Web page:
After criminal charges, attention turns again to Cosby’s honorary degrees

Comedian Bill Cosby at Temple University's commencement Thursday, May 12, 2011, in Philadelphia.  (Matt Rourke/AP Photo, file)

Comedian Bill Cosby at Temple University's commencement Thursday, May 12, 2011, in Philadelphia. (Matt Rourke/AP Photo, file)

In the wake of felony sexual assault charges against comedian Bill Cosby in Montgomery County, public pressure is increasing on area universities to revoke honorary degrees granted to the famous television dad.

On Wednesday, prosecutors filed three counts of aggravated indecent assault against comedian Bill Cosby, stemming from an alleged 2004 sexual assault. Before the announcement, Cosby had never been charged with a crime in the face of scores of accusations of sexual misconduct. 

In the last two years, more than 50 women have come forward with allegations that the avuncular television personality drugged and assaulted them. However, it was Cosby’s own testimony from an unsealed deposition that’s revived criminal charges against the comedian.

As new information came to light, Swarthmore and Drexel universities revoked his honorary degrees earlier this year.

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Several others — Temple University, the University of Pennsylvania and Cheyney University — have not.

Failing to revoke the degrees sends the message that the women’s accounts are not taken seriously, said a spokeswoman for Survivors Network of those Abused by Priests (SNAP), a survivor’s advocacy group.

In effect, “even though so many of you have come forward with the exact same stories, we are going to keep this man on a pedestal,” said Karen Polesir. She said continuing to uphold the Cosby honors could discourage those who have been assaulted from seeking help from their universities.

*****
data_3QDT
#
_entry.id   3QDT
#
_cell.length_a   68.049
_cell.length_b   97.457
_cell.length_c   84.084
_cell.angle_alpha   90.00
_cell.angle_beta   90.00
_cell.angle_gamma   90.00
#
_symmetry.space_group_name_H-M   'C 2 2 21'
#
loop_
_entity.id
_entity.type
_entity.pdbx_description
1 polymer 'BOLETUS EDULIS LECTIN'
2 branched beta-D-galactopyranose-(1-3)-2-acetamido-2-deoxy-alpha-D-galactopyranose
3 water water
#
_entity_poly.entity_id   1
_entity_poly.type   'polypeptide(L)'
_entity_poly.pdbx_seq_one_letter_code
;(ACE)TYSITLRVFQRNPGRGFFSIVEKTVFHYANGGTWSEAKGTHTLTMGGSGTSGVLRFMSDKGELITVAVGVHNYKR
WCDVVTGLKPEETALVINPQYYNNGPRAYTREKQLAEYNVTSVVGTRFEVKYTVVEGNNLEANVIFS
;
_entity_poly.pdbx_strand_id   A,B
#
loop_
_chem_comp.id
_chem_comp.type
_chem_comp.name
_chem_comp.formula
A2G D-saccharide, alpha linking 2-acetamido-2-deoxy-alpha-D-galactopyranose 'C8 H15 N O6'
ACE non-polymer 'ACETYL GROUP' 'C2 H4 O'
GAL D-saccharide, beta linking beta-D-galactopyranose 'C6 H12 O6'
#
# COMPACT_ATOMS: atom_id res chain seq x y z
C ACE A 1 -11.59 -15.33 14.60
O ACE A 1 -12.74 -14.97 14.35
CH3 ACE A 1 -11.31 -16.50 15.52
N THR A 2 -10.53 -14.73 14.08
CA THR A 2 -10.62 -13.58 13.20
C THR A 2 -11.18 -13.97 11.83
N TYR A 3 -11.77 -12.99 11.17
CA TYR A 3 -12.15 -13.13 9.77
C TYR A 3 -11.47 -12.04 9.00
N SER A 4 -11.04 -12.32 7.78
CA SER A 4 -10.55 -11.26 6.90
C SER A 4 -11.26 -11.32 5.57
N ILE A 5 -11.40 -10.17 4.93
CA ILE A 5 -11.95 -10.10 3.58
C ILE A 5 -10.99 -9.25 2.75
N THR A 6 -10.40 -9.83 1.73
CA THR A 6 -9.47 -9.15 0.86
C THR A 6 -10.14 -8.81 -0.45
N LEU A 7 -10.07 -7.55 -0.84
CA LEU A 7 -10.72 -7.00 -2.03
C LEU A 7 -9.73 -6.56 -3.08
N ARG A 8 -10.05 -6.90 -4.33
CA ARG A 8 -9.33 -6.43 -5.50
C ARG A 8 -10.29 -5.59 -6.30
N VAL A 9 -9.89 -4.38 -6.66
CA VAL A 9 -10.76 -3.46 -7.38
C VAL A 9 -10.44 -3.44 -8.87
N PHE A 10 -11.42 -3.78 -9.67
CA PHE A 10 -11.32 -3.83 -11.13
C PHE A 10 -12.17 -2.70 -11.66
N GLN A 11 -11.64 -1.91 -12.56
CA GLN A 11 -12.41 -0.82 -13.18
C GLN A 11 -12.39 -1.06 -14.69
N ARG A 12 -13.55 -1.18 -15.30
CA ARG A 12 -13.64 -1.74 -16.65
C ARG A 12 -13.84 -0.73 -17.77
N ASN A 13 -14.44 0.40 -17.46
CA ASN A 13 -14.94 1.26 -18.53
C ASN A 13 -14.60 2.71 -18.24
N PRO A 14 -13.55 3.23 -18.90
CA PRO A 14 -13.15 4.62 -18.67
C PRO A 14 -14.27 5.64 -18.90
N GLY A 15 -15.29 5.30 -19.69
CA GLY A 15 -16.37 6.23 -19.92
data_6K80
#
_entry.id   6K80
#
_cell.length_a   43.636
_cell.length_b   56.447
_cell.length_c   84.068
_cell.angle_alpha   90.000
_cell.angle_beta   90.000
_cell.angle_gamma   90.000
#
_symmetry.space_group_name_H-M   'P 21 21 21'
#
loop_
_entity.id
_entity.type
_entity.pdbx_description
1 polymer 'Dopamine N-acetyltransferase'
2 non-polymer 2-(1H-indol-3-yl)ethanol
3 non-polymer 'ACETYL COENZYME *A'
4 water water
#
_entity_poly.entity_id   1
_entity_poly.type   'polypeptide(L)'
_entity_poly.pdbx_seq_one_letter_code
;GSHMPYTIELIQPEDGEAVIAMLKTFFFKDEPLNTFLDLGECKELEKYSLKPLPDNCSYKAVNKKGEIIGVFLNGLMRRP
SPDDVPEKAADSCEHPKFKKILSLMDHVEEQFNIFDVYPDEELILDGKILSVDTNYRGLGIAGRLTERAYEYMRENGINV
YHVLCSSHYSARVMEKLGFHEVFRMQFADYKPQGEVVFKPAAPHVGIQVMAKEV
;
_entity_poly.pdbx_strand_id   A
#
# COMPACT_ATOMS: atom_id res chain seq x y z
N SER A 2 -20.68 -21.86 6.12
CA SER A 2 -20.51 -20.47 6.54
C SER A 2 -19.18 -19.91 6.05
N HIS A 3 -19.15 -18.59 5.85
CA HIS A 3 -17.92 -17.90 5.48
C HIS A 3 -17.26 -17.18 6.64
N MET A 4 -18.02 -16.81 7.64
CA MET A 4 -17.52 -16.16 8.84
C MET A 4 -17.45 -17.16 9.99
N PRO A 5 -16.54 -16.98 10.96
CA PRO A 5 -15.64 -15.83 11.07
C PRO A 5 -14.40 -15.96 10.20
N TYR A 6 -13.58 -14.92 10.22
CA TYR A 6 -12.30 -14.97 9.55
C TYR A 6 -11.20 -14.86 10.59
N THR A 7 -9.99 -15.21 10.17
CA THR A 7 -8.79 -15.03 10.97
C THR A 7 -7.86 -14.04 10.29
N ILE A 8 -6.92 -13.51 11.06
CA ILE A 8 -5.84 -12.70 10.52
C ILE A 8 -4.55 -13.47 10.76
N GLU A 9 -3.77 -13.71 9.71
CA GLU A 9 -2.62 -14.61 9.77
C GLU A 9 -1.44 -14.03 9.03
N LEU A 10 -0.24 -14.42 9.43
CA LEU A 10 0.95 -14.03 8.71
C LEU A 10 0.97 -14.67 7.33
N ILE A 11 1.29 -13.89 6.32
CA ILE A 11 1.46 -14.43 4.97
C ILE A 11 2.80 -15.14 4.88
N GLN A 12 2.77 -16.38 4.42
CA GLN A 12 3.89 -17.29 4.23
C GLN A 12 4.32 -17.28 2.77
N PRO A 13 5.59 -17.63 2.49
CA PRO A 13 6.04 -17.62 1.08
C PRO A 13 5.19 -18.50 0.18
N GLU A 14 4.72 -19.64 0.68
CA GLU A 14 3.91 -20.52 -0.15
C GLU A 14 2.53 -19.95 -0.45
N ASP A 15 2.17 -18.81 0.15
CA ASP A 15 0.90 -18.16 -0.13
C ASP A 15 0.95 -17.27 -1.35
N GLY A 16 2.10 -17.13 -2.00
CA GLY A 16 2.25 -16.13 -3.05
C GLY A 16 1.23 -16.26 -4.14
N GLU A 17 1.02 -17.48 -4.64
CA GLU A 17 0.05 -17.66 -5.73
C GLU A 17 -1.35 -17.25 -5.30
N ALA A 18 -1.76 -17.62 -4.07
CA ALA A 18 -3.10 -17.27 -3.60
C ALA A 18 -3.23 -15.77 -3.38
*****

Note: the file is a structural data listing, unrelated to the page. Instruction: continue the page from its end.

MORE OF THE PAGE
Students at other schools where Cosby holds honorary degrees have petitioned to revoke them as a “gesture, however small, against sexual violence wherever these heinous crimes occur, including…college campuses,” she said. 

The allegations against Cosby come at a time when many universities are grappling with how to adequately prevent and address sexual assault on their own campuses. Temple University is one of 55 schools under investigation by the U.S. Department of Education’s Office of Civil Rights for its handling of sexual assault complaints made by members of the student body. 

Temple trustee and former Philadelphia mayoral candidate Nelson Diaz said he has emailed university president Neil Theobald to look into rescinding the degree.

“It’s very, very embarrassing in today’s climate in university when you have all these sexual issues,” he said. Diaz said he has yet to receive a reply from Theobald. Cosby is a former member of the Temple board of trustees.

Temple spokesman Raymond Betzter said he is unaware of any push to revoke the degree, but that since the trustees grant honorary degrees it is up to trustees to revoke them, not the president.

The vice president of communication for the University of Pennsylvania, Stephen MacCarthy, called the allegations against Cosby “deeply troubling” and said the university is “closely monitoring all developments.” In a statement, he maintained, “As we stated previously, however, it is not our practice to rescind honorary degrees.”

Cheyney University staff did not respond to request for comment.

Once popular as a commencement speaker, Cosby has held honorary degrees from nearly five dozen institutions of higher learning.

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